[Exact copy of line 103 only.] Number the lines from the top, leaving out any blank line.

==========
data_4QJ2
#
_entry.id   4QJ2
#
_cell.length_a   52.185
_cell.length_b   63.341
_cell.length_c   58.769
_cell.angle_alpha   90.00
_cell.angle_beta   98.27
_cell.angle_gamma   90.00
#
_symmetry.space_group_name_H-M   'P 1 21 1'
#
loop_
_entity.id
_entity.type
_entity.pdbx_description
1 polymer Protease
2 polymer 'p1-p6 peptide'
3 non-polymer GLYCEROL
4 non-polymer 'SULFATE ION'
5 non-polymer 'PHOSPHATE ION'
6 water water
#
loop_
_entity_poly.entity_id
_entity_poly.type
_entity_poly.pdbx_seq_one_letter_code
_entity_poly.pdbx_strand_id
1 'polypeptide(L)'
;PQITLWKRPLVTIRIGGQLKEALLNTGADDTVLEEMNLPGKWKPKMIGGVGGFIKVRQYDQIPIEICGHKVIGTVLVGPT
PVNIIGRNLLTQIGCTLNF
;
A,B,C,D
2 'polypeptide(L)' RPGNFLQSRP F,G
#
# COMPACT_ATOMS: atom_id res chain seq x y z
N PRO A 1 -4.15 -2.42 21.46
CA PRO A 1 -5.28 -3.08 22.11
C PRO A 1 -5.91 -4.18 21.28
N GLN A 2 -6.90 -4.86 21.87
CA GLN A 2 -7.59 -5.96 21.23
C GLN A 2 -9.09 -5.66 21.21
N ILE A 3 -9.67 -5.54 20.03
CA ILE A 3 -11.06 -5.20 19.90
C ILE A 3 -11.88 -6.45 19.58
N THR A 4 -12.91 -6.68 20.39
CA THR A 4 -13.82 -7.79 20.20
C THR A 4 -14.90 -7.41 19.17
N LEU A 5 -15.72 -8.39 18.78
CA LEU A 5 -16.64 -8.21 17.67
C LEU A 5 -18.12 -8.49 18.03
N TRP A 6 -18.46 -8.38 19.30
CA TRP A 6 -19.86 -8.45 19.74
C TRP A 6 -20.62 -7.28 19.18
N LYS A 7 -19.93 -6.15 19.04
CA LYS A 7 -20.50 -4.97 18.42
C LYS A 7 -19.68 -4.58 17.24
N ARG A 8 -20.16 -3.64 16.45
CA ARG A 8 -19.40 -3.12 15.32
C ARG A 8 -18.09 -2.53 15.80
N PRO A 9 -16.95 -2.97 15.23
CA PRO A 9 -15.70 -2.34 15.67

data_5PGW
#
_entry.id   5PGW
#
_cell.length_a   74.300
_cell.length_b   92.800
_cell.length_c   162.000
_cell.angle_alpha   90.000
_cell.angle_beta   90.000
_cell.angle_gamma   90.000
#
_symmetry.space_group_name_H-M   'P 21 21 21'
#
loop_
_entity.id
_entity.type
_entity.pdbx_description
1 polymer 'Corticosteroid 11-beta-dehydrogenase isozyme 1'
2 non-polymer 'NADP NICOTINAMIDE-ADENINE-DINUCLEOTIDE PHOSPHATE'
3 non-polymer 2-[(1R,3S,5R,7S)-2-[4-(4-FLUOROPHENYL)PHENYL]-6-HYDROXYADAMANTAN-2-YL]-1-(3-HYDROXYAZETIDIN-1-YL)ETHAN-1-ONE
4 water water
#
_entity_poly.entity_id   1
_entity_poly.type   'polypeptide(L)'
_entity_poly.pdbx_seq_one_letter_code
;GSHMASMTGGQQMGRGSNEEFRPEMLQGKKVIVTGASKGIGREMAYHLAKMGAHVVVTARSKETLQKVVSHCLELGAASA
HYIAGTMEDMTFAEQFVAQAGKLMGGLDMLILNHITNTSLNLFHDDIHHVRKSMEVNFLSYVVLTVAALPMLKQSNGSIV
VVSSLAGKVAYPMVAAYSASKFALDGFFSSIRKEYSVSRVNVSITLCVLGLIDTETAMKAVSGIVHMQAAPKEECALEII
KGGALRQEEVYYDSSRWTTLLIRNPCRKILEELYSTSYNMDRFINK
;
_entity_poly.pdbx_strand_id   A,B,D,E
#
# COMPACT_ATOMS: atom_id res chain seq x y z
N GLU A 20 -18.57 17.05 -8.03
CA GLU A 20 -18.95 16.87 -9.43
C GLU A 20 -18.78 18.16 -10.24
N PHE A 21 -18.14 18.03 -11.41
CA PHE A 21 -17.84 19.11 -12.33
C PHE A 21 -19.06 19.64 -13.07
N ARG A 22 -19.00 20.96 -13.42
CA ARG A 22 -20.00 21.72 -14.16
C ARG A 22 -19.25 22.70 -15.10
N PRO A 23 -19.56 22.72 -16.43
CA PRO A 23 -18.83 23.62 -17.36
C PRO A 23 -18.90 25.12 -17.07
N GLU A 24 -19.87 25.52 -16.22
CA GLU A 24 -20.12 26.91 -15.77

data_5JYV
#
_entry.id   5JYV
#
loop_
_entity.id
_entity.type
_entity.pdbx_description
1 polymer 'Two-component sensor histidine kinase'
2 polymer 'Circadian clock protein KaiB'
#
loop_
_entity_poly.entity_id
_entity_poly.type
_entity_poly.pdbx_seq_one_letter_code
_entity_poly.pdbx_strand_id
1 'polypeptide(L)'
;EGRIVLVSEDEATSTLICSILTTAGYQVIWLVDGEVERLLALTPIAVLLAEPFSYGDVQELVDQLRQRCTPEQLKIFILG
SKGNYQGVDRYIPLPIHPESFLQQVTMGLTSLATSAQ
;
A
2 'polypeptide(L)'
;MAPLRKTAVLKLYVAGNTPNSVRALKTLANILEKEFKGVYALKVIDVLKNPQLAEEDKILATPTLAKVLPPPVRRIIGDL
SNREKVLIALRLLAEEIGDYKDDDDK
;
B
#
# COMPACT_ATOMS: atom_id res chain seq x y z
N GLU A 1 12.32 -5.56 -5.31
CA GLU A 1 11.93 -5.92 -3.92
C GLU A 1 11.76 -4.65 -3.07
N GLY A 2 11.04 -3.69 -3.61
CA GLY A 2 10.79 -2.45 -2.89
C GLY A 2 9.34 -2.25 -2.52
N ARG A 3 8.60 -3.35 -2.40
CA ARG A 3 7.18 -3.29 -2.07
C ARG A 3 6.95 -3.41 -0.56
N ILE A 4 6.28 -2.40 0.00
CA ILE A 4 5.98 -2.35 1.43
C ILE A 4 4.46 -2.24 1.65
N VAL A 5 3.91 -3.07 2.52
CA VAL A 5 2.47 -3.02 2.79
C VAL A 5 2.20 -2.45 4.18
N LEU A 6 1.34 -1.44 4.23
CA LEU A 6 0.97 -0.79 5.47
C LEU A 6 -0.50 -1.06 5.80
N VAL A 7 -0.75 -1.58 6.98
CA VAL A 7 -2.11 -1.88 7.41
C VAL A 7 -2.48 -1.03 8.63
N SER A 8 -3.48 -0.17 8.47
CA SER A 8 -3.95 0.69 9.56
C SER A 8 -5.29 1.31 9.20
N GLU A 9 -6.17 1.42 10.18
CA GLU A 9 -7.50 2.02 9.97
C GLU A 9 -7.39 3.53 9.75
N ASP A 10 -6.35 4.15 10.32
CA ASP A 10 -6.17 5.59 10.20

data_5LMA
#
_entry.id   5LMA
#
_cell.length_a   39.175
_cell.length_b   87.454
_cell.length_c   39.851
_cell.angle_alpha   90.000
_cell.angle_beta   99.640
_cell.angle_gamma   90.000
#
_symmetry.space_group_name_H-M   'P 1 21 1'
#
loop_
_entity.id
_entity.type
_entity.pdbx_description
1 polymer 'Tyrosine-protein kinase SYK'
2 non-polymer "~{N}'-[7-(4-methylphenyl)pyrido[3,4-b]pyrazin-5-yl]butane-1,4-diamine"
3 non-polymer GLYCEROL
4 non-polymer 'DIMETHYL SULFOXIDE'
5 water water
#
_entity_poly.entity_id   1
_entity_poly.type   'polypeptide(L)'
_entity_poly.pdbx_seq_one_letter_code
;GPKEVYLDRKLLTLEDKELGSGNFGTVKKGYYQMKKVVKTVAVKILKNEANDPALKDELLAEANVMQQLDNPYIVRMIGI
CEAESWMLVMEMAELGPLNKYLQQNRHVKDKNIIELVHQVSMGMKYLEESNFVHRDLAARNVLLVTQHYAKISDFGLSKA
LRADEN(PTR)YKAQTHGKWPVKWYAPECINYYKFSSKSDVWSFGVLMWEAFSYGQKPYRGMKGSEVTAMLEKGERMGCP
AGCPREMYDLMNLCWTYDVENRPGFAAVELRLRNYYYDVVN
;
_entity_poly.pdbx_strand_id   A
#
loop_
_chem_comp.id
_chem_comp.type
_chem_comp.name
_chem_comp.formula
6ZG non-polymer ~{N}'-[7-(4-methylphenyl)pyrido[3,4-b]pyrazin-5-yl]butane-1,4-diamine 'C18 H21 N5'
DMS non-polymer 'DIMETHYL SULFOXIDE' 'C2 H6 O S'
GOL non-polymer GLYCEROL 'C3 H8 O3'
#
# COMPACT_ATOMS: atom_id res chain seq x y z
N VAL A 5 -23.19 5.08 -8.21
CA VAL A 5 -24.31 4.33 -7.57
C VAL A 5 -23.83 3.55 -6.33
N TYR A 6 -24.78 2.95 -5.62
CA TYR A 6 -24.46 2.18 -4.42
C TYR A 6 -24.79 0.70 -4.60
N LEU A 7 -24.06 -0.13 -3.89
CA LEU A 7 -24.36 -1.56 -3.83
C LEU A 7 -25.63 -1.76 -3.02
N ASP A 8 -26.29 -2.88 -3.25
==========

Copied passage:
N ARG A 22 -19.00 20.96 -13.42